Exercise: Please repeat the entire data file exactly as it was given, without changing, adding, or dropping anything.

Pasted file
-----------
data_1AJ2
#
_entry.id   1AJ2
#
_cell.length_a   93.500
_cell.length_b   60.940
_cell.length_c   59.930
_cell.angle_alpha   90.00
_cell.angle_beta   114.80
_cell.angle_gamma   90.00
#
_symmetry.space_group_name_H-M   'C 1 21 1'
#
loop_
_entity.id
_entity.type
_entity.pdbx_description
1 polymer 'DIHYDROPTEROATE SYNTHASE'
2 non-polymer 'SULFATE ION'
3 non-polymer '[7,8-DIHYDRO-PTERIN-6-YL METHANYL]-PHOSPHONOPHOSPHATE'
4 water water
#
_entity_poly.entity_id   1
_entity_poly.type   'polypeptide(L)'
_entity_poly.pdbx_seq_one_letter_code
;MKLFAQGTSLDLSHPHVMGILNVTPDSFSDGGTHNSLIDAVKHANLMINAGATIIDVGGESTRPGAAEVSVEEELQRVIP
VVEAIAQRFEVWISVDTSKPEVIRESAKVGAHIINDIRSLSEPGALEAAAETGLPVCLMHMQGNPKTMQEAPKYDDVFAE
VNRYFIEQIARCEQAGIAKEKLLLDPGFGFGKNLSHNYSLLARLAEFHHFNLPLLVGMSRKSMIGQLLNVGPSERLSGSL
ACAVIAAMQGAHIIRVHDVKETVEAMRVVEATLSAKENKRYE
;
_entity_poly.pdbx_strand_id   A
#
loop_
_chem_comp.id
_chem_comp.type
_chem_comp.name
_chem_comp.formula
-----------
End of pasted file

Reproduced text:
data_1AJ2
#
_entry.id   1AJ2
#
_cell.length_a   93.500
_cell.length_b   60.940
_cell.length_c   59.930
_cell.angle_alpha   90.00
_cell.angle_beta   114.80
_cell.angle_gamma   90.00
#
_symmetry.space_group_name_H-M   'C 1 21 1'
#
loop_
_entity.id
_entity.type
_entity.pdbx_description
1 polymer 'DIHYDROPTEROATE SYNTHASE'
2 non-polymer 'SULFATE ION'
3 non-polymer '[7,8-DIHYDRO-PTERIN-6-YL METHANYL]-PHOSPHONOPHOSPHATE'
4 water water
#
_entity_poly.entity_id   1
_entity_poly.type   'polypeptide(L)'
_entity_poly.pdbx_seq_one_letter_code
;MKLFAQGTSLDLSHPHVMGILNVTPDSFSDGGTHNSLIDAVKHANLMINAGATIIDVGGESTRPGAAEVSVEEELQRVIP
VVEAIAQRFEVWISVDTSKPEVIRESAKVGAHIINDIRSLSEPGALEAAAETGLPVCLMHMQGNPKTMQEAPKYDDVFAE
VNRYFIEQIARCEQAGIAKEKLLLDPGFGFGKNLSHNYSLLARLAEFHHFNLPLLVGMSRKSMIGQLLNVGPSERLSGSL
ACAVIAAMQGAHIIRVHDVKETVEAMRVVEATLSAKENKRYE
;
_entity_poly.pdbx_strand_id   A
#
loop_
_chem_comp.id
_chem_comp.type
_chem_comp.name
_chem_comp.formula